I hope I get where your grit comes from. After this exchange I silently dedicated a passage in my MS to this same wimp. Like she’ll ever know, LOL.

  8. Daniel Holzman-Tweed

    I also feel I need to go on record as a Jew who does get triggered by anti-Semitism who doesn’t see anti-Semitism in any reasonable reading of the Delaney quote.

  9. FWIW I assumed Delaney was referring to the idea of tipping point & a long history of strife developing around finances between marginalized groups because opportunities are so limited. Admittedly I am coming at this from a historian’s perspective on the things that have shaped American racial relations. Money is a factor for everybody.

  10. I’ve read Delany’s piece a few times over the last six months – it’s my go to whenever I read something from the other side asking why representation matters and why aren’t people “over” race – and I had never linked the line about Jewishness to the line about economic power. Which is, I guess, my nominally-Christian privilege.

  11. Hi folks,

    I appreciate the different perspectives, but please note that there’s no need to state whether you saw the possible linkage or not. It’s enough for me that some did. When it comes to the stress and trauma inflicted by bigotry, everybody’s got different flashpoints.

  12. I have always understood the essay of Delaney’s that you quoted in the sense that Mikki gives it. That said, yeah, I find it’s a lot easier to do the pushing back if I’m not (however momentarily) paralyzed by the shock of being attacked without warning. It says something interesting about the human mind that for many people (including me) just having a TW there can mitigate the effect of otherwise disturbing content that follows.

  13. Oh, and I meant to say, thanks for putting the speech up for us to read. It was a good one.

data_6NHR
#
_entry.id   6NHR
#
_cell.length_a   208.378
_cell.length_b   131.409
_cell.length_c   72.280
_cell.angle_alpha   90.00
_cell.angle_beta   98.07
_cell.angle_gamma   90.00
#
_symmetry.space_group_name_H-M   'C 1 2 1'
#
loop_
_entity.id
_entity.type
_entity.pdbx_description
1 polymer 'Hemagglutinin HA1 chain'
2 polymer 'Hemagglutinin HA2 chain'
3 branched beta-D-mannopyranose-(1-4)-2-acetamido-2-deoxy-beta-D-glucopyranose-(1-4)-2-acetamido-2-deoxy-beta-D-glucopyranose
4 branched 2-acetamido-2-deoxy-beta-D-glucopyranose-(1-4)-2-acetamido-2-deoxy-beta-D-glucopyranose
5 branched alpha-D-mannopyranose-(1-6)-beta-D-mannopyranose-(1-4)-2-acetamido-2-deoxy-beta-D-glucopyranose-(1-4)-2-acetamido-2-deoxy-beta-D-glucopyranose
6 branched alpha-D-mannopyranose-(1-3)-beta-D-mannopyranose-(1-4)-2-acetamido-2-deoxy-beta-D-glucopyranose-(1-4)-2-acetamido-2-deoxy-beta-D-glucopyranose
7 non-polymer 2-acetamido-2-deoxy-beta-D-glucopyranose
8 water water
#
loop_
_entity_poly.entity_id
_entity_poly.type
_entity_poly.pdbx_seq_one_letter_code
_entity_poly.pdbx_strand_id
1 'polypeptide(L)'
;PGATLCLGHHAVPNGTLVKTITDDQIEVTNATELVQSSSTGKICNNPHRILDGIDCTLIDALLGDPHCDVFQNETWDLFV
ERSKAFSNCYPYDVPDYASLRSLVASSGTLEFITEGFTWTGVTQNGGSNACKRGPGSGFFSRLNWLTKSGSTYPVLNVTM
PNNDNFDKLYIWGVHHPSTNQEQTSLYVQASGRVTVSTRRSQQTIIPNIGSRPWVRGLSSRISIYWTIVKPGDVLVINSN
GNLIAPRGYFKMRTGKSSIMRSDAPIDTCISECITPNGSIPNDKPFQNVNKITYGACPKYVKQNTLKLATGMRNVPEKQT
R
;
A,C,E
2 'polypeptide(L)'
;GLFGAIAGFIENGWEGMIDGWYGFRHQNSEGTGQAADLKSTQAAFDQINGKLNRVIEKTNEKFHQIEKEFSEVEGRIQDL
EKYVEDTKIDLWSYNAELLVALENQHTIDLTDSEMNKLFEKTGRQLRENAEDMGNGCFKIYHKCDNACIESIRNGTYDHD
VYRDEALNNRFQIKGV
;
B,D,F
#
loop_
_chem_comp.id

14. That Delaney essay was quite interesting, I’d not seen it before. The bellyaching about how ‘real SF’ is in decline goes back further than I’d realized, and I’ve been hearing it as long as I was old enough to read reviews. That, and the notion that somehow or other voters only vote for The People Ruining Everything out of some sense of guilt. I’ve always found that notion extremely puzzling, like it simply must be impossible that we actually enjoy work of more than one kind.

  15. As a Jew who has dealt with my share of antisemitic attacks, I think Delaney was crediting the amount of Jews in sf for being in sf, and not making the antisemitic economic connection, but I didn’t feel completely comfortable with the statement and where he was putting actual Jews as standing in relation to racism or white identification. It’s definitely a statement that needed unpacking in light of ongoing antisemitism everywhere, and the complicated relationship between antisemitism and racism. I suspect and hope he would say that Jews in sff are not a monolith, not all white, and vary in relation to fostering or fighting racism in the field.

    Your response here is a wonderful unpacking of the statement in regards to your use of it and call for solidarity against discrimination. Thank you for this to go along with your spot on speech. And congratulations on being guest of honor! I wish I could have been there to hear you and cheer you on. And please take good care of you. (-:

  16. Just wanted to chime in on the thanks for posting this (I am not Jewish but can see the problematic interpretation and its potential for harm).

  17. I did miss the possible inference, but then, I also read the reference to the “liberal-Jewish tradition” as being about a sum of two sets (liberal and Jewish) and not just the intersection of the two, so that it would include non-Jewish liberals as well as non-liberal Jews. (Otherwise, why the hyphen?) As a result, I wasn’t predisposed to make that connection especially since the passage was also making clear that while “many” writers had come out of the tradition, it didn’t account for the entire sf field, thus diffusing (but not defusing) any imputation of avariciousness.